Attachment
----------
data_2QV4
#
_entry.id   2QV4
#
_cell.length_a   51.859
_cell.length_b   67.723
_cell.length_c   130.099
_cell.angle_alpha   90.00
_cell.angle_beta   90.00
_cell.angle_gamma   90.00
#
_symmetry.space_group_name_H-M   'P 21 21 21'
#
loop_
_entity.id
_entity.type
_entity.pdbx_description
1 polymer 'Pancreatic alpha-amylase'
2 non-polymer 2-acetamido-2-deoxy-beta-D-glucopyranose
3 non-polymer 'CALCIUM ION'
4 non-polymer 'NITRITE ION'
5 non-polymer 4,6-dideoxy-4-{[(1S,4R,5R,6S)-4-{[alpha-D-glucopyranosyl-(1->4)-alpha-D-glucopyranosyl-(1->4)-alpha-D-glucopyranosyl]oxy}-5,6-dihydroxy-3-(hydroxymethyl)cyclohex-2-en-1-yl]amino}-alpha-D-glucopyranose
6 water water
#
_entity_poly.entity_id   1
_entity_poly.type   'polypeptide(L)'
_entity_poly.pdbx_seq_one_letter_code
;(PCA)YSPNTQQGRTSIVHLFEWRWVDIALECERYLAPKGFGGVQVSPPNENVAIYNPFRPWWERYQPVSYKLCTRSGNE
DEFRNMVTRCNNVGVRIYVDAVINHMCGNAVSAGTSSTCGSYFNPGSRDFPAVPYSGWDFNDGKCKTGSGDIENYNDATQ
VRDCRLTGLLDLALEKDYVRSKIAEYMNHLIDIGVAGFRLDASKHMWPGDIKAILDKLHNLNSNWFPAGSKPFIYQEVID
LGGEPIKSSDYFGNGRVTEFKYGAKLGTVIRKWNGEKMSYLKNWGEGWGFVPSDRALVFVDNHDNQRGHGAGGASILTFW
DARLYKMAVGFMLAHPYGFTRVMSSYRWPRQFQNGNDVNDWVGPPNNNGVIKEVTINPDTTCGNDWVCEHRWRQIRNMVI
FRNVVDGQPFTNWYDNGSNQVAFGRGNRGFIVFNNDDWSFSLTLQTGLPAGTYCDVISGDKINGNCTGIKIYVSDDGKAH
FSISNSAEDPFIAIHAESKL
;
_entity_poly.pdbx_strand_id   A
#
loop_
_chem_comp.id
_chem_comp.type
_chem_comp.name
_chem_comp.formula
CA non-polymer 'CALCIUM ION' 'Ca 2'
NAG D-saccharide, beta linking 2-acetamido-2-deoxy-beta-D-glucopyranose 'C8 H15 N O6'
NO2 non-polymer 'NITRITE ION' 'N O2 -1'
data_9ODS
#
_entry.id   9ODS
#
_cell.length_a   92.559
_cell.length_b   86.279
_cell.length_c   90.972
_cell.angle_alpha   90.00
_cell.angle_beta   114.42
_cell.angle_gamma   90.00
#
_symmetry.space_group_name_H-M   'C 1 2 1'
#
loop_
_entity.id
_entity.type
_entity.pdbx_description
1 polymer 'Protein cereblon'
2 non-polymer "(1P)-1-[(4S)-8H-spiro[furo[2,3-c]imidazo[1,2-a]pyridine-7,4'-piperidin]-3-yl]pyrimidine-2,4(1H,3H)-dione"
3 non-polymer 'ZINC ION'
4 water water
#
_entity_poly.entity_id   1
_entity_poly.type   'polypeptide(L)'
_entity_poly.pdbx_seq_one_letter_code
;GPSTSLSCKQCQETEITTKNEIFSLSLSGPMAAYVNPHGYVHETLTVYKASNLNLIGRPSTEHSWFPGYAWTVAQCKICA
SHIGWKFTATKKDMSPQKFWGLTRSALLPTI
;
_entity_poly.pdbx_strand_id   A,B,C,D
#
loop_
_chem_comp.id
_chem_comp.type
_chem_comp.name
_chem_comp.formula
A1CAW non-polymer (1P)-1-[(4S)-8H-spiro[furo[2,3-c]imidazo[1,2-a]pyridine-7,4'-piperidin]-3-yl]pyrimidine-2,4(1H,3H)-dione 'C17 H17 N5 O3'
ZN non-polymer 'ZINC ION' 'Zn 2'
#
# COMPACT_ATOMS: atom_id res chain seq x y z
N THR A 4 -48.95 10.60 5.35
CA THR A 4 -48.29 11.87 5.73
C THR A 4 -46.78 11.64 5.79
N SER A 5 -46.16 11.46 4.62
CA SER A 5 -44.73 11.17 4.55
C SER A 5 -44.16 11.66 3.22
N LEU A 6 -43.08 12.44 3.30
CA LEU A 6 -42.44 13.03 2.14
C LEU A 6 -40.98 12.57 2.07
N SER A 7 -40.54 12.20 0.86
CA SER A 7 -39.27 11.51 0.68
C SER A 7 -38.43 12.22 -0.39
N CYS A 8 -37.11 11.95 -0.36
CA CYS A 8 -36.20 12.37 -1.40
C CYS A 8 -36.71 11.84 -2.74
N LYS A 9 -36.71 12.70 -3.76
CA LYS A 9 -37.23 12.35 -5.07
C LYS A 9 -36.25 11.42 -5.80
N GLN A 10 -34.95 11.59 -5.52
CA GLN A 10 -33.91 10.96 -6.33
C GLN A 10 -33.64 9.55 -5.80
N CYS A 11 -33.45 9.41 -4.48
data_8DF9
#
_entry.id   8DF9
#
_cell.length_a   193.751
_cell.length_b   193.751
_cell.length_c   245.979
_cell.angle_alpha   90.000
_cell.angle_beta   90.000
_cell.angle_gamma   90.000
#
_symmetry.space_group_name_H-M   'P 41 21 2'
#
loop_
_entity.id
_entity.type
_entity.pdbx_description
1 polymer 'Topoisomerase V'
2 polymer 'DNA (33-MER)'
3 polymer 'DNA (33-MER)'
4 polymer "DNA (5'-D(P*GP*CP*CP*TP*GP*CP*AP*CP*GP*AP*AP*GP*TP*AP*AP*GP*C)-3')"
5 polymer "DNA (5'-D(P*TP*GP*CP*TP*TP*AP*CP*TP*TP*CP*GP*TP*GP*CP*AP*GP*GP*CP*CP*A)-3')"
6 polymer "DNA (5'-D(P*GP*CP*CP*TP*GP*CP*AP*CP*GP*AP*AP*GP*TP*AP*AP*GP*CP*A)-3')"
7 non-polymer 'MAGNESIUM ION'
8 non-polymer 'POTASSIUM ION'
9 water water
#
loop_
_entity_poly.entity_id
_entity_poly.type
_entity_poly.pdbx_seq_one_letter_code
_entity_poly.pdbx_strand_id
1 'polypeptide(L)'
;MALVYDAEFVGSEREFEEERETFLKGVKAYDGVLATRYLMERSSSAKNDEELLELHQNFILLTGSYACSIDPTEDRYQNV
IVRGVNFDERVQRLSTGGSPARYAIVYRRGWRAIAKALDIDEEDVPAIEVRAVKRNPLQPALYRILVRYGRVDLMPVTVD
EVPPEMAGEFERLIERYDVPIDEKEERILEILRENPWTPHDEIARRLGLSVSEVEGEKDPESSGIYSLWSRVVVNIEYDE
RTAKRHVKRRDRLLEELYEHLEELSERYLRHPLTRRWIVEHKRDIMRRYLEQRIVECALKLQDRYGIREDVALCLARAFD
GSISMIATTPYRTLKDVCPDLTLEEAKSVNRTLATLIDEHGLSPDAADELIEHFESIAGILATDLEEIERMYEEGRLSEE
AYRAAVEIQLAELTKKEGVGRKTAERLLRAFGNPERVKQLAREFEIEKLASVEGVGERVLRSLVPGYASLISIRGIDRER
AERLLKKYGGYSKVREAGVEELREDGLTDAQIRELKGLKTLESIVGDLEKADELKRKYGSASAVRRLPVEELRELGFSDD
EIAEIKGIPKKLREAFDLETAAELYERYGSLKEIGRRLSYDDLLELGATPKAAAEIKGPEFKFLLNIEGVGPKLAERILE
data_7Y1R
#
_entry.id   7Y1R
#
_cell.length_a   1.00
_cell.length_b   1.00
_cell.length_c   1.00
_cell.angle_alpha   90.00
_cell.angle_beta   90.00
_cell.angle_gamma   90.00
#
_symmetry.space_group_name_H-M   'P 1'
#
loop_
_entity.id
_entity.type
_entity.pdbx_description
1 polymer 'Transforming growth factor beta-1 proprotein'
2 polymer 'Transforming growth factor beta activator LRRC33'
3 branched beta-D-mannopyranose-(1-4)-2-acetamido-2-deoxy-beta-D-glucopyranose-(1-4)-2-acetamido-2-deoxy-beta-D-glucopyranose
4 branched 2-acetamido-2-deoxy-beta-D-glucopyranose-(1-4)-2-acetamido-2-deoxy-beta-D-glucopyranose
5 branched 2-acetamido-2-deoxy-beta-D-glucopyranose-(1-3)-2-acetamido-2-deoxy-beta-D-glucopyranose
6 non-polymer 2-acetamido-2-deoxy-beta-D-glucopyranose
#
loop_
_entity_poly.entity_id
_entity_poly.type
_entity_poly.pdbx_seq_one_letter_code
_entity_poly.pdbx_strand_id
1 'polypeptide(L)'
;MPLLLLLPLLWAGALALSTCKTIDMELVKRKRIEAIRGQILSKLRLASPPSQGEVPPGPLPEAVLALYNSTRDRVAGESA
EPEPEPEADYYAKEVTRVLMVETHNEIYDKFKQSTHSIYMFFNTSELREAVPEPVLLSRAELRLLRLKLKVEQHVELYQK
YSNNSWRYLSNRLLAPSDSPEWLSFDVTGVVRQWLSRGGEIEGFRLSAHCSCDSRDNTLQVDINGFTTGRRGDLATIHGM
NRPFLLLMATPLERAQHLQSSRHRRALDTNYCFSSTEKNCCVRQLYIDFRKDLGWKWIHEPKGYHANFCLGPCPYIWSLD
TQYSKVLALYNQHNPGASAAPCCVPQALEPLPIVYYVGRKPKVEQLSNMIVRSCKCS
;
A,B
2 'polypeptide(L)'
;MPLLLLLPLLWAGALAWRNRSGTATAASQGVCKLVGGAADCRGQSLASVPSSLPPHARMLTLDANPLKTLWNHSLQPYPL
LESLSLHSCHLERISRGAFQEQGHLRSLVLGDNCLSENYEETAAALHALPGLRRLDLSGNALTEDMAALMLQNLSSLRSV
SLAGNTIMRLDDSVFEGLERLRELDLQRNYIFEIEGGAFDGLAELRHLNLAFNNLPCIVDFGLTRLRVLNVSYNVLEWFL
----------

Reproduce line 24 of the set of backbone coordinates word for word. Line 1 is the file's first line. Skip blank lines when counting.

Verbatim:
#